Fourteen years ago, when Marian Hatcher was 38 years old, she went missing. “I had a seemingly really cool life,” she remembers now. Hatcher had already spent 17 years in the corporate world, working her way up to a job as account manager at a major dialysis provider and overseeing 25 employees. She had a degree in finance, a nice house in a good neighborhood of Chicago, and five children. But she had gotten involved with “a really good-looking gang member,” who violently abused her and threatened her family. Sinking into depression, Hatcher turned to crack cocaine. She was arrested for delivering drugs, but broke her parole and spent two years on the run. In the meantime, to support herself and her drug habit, she turned to prostitution.
“I’d lost myself,” Hatcher remembers. "There was nothing I could do to find my way out without intervention."
Soon, she was back behind bars. While Hatcher served four months in jail, her education and background became a notably useful skill set. After being released, she was hired on by the Illinois Cook County Sheriff’s Women’s Justice Programs, the same program she had graduated from, a program she credits with saving her life.
In the nine years since she turned her life around, Hatcher has risen through the ranks to the position of special-projects assistant and helped Cook County’s unique program grow into a nationwide model that uses the insight of former sex workers to seek solutions to the sex trade. Across the country, other law-enforcement agencies have been adjusting their strategies for prostitution busts, and signing on to the ideas that sex workers should be treated as victims rather than criminals and that the johns should be held responsible for buying sex. And increasingly they are relying on the expertise of women who once made up the sex-trade supply chain.
Two years ago Hatcher signed on as coordinator of Sheriff Tom Dart's National Day of Johns Arrests, which has since flourished in partnership with anti-trafficking advocacy group Demand Abolition. From Illinois, Sheriff Tom Dart and the Cook County Sheriff’s Office are pushing the campaign to eradicate the demand for prostitution and help rehabilitate prostitutes rather than punish them. With Demand Abolition estimating that sex sellers are between twice and 10 times as likely to be arrested than buyers, law-enforcement agencies from Los Angeles to Oklahoma City to Minneapolis are jumping on board with the basic economic principle of supply and demand. Applied to the sex trade, it means that nipping trafficking and prostitution in the bud can be done by targeting the sex-seeking customers.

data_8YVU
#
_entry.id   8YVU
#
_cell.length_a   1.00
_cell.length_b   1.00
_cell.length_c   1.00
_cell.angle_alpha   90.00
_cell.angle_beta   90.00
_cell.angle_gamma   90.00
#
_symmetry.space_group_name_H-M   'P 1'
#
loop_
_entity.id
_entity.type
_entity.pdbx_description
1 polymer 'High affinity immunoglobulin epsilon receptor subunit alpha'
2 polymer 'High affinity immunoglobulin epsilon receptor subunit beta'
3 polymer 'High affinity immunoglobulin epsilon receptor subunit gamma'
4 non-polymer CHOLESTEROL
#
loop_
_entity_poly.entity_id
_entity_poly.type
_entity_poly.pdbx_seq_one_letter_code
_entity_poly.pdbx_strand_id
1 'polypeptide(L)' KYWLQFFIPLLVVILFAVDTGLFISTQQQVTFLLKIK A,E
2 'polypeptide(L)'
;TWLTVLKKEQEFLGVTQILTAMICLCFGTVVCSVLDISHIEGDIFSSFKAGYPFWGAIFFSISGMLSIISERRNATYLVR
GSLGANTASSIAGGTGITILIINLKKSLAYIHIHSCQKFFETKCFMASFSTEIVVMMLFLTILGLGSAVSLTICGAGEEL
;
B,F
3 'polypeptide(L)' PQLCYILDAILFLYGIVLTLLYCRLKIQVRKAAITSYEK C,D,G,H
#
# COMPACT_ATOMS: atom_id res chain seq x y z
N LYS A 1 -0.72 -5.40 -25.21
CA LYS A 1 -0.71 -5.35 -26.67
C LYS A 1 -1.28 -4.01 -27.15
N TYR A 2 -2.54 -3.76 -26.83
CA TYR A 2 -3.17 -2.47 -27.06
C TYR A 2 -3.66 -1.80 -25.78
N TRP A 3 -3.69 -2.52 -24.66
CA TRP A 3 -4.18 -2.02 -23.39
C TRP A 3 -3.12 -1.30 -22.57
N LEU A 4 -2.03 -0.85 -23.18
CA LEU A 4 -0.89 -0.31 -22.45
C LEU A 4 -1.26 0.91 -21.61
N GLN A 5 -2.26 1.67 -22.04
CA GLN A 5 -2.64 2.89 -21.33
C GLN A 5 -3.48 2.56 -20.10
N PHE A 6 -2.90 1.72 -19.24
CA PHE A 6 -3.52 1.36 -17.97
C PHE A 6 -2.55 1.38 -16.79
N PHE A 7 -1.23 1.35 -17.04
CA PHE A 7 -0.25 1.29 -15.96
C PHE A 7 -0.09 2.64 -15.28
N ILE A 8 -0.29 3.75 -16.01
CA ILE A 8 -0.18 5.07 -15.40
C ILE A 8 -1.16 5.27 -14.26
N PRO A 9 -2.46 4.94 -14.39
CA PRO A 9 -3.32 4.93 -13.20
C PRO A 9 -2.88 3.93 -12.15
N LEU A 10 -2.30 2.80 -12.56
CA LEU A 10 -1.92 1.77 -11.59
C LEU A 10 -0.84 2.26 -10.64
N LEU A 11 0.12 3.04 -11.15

The relative ease of finding more women to replenish the supply makes work harder for those struggling to taper demand. Demand Abolition Director Lina Nealon calls the Internet “the new track,” and says, “The ease with which buyers and pimps and traffickers can use the Internet to buy a human being is as easy as buying a couch. You’re not in a car driving around a part of town risking arrest.” But research has shown buyers of sex are fairly easily influenced by the threat of being caught, because many have a much more to lose than the pimps and prostitutes. An in-house survey by the group found that men who already buy sex would be deterred as much by entering a sex-offender registry as they would by having a letter sent to their families. Law enforcement is testing punishments, from thousands of dollars in fines, public shaming, car impoundment, criminal charges, and educational “john schools.”